LET THERE BE LIGHT…
Puxatawney Phil, the famous western PA groundhog, came up over a month ago and let us know that winter would be hanging around for a bit. He saw his shadow, which according to the lore, means we in PA would have to wait at least more weeks before we can experience the warmth, growth and energy of another spring. Of course, Phil’s predictions are subject to question: Groundhog Day is February 2, and there are always at least 6 more weeks until the vernal equinox and the true beginning of the spring season. But I love the lore of Phil; I am a fan of many folkloric and cultural traditions, and Phil grew out of the German cultures that came to Pennsylvania in the 1700's. I love the ways different cultures around the world all experience and ritualize around the same universal human experiences, and I enjoy finding out about them. It reminds me of our humanness and how we are all the same beneath the surface. We have to face the same world with the same conditions in it, and we have to make some sort of sense of it all. Ritual, stories, customs and folklore are ways of doing that. For me, though, Phil is in no way a real indication of spring. Spring is too meaningful and wonderful to depend on a groundhog. For me there is no more reliable and powerful indicator of spring than the changes in the sky that take place at this time of the year. The changing presence of light tells me where we are in the wonderful everlasting cycle of seasons.
I am an early riser; I am usually out walking around quarter to six in the morning. I am also a lover of night skies, and in winter the sky is so intense and so dramatic And it is still there when I walk in the morning. That combination of walking early and the intense presence of the winter night sky regularly bring me quiet joy and comfort. I love watching the slow change in the locations of the constellations over the course of a winter, and I love watching the moon cycle through its phases. Both of these celestial happenings seem so much starker and definite in winter. Watching them as I walk can both soothe and amaze me.
I do start to get a little tired of winter by mid-February, though, and that is when something else wonderful happens. Watching the day come into being earlier and earlier as winter passes its halfway point is quietly fascinating. It is lighter when I start my walks now, and the sky at 6:00 is not quite as dark and dramatic as it was just a few weeks ago. The constellations are not as bright, and the light of the coming new day is visible earlier and earlier. It is a different sky now; we are relentlessly transitioning from one season to the next. I notice the way shadows shift, the way light is reflected off rooftops and grass, and on some mornings I get to see this wonderful and eerie rolling fog moving over some of the larger expanses of grasses and streams. I like to walk either north up to Chestnut Hill, or west deeper into Mt Airy and there are beautiful gardens and large expanses of grass in either direction. I love the quiet of this time; the stillness and the grandeur. It is that evolving awakening of early morning light that announces the coming of spring to me, and it is much more powerful than Phil.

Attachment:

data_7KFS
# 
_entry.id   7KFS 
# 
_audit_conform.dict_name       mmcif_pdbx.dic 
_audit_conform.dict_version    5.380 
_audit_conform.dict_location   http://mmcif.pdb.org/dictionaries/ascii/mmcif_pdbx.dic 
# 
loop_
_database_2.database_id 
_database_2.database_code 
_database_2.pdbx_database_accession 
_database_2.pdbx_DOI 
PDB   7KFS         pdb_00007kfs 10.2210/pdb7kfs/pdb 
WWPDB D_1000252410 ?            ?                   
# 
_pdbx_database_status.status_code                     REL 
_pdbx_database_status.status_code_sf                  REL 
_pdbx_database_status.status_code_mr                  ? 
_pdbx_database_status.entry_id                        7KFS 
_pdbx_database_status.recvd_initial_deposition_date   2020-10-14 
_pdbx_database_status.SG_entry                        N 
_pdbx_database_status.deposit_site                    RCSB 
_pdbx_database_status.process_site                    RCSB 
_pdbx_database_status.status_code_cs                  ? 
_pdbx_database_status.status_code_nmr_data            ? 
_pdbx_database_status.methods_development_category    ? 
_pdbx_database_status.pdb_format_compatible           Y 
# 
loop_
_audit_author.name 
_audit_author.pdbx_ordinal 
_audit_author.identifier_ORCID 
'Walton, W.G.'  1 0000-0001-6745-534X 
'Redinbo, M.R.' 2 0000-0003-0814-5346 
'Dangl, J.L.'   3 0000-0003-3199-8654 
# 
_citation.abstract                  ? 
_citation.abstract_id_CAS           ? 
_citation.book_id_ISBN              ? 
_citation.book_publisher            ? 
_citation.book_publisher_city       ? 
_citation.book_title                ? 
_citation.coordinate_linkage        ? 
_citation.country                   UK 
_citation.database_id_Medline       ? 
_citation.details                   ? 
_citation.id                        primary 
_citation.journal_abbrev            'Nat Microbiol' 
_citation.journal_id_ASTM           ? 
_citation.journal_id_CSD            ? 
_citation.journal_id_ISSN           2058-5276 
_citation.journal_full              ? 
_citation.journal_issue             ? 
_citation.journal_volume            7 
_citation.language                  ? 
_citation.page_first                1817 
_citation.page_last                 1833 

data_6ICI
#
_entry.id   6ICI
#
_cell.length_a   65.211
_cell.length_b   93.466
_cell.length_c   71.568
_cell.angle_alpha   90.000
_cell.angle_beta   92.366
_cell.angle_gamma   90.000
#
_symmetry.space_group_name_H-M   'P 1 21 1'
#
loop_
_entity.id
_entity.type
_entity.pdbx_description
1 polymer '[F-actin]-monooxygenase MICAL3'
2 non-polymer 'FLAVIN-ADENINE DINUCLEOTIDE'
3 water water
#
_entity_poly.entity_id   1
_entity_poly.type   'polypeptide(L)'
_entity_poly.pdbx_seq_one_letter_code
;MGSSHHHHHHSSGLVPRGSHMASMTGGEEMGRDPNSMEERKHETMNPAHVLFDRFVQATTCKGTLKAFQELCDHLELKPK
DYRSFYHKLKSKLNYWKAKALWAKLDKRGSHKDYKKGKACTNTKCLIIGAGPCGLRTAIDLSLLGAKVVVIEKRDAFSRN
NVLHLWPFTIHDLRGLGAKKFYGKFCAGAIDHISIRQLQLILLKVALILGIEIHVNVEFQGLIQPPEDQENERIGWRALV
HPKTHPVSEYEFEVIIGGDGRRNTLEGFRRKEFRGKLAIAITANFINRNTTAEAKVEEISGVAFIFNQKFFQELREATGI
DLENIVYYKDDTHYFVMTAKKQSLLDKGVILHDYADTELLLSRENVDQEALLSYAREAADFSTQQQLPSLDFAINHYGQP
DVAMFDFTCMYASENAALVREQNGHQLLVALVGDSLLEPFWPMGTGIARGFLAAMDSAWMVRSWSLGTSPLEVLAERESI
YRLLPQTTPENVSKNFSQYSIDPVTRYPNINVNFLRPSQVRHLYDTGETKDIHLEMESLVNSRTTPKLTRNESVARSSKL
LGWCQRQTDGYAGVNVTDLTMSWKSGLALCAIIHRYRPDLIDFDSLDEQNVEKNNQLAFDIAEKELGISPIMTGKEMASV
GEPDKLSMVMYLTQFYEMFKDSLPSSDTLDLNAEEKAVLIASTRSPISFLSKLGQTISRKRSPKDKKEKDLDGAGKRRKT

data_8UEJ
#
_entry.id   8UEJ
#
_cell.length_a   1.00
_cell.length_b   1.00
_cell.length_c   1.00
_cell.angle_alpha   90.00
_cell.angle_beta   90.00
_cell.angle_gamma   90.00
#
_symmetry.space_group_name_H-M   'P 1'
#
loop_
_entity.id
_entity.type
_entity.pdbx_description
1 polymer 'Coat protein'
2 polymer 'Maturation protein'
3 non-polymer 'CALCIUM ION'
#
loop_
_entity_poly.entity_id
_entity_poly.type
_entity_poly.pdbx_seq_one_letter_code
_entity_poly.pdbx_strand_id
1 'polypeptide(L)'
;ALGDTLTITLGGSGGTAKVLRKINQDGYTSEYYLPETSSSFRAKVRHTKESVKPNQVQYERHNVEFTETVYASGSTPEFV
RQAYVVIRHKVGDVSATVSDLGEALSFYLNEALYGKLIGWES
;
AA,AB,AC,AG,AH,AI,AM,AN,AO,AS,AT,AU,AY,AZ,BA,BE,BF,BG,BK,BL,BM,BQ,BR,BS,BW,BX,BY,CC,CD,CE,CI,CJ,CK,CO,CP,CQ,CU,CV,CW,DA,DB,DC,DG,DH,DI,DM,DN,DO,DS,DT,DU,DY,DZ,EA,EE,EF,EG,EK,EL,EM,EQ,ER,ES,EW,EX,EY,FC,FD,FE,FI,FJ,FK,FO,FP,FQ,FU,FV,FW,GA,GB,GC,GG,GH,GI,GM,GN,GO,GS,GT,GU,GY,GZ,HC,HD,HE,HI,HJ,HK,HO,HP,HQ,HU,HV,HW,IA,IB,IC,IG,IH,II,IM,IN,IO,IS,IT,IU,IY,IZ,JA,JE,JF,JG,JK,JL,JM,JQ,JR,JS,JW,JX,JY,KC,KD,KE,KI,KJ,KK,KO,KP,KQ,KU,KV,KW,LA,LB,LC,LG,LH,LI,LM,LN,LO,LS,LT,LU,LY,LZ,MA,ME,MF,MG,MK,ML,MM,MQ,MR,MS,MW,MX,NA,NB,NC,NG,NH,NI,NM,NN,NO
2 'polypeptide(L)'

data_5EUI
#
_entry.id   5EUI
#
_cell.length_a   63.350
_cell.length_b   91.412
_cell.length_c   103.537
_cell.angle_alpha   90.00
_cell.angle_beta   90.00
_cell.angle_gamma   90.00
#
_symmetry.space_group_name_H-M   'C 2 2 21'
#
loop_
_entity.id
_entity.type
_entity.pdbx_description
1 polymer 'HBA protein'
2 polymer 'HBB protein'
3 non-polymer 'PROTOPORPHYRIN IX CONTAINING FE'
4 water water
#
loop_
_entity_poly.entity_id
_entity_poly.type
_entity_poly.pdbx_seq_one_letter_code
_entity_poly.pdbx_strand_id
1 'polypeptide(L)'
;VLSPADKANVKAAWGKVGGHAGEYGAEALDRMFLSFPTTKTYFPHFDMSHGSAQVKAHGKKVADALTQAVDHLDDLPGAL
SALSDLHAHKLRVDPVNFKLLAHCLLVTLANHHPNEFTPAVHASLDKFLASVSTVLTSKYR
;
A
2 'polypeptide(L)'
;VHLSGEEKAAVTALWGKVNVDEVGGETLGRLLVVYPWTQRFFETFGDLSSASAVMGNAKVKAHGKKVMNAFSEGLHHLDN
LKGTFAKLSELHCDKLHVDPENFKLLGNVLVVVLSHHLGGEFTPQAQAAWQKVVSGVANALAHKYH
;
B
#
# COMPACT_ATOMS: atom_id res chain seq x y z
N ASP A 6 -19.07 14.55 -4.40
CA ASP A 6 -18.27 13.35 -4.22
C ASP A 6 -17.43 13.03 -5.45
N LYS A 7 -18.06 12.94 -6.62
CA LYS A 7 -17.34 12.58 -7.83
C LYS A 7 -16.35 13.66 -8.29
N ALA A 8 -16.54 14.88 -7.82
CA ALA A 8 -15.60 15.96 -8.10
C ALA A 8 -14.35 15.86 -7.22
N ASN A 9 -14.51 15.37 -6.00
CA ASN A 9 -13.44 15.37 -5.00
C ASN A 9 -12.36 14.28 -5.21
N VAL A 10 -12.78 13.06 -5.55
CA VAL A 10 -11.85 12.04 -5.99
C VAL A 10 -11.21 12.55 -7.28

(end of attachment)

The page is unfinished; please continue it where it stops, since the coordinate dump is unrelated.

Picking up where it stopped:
Part of me misses the old winter night sky; I almost go through a brief mourning period. Then I notice that at around 6:15, if I am looking southeast, I can see a bright reddish-orange flush or streak against the horizon. And above the housetops and trees, the coming day seems just roll out into being, And if I am out for a nice long walk like I was this morning, I can watch the sun gradually become more and more visible as the daylight surrounds us. Also at this time of the year I can look to the northwest sky and still see the moon. Both the sun and the moon: out together. That is a glorious way to start the day.
So while I like the story of Phil and know that its origins are with Candlemas Day and the hedgehogs in Germany during the Roman era, it is those changes in the light that most alert me that spring will be here soon. It lets me know where we are in the cycle, and it is undeniable. And while I am out and noticing that returning light, I also look at the lawns and notice the snowdrops and pansies making their first appearance of the year. I also gradually notice more and more bird activity as species that have been around all winter get more active, and other ones are coming back and again being heard. Spring is slowly unfolding, and watching and hearing it come is an absolute joy. Yes, I still miss the winter night sky, and I probably will for a while. But I can also welcome this new sky, the one that tells me this marvelous cycle is still in play and that it has different joys and wonders in store for all of us if we pay attention. And that is very good, indeed.
American Blues Scene is an online publication that features reviews of music and concerts, reports on blues developments, and interviews with musicians. I was interviewed for the mid-January edition and here is the link:
Please read it and let me know what you think.
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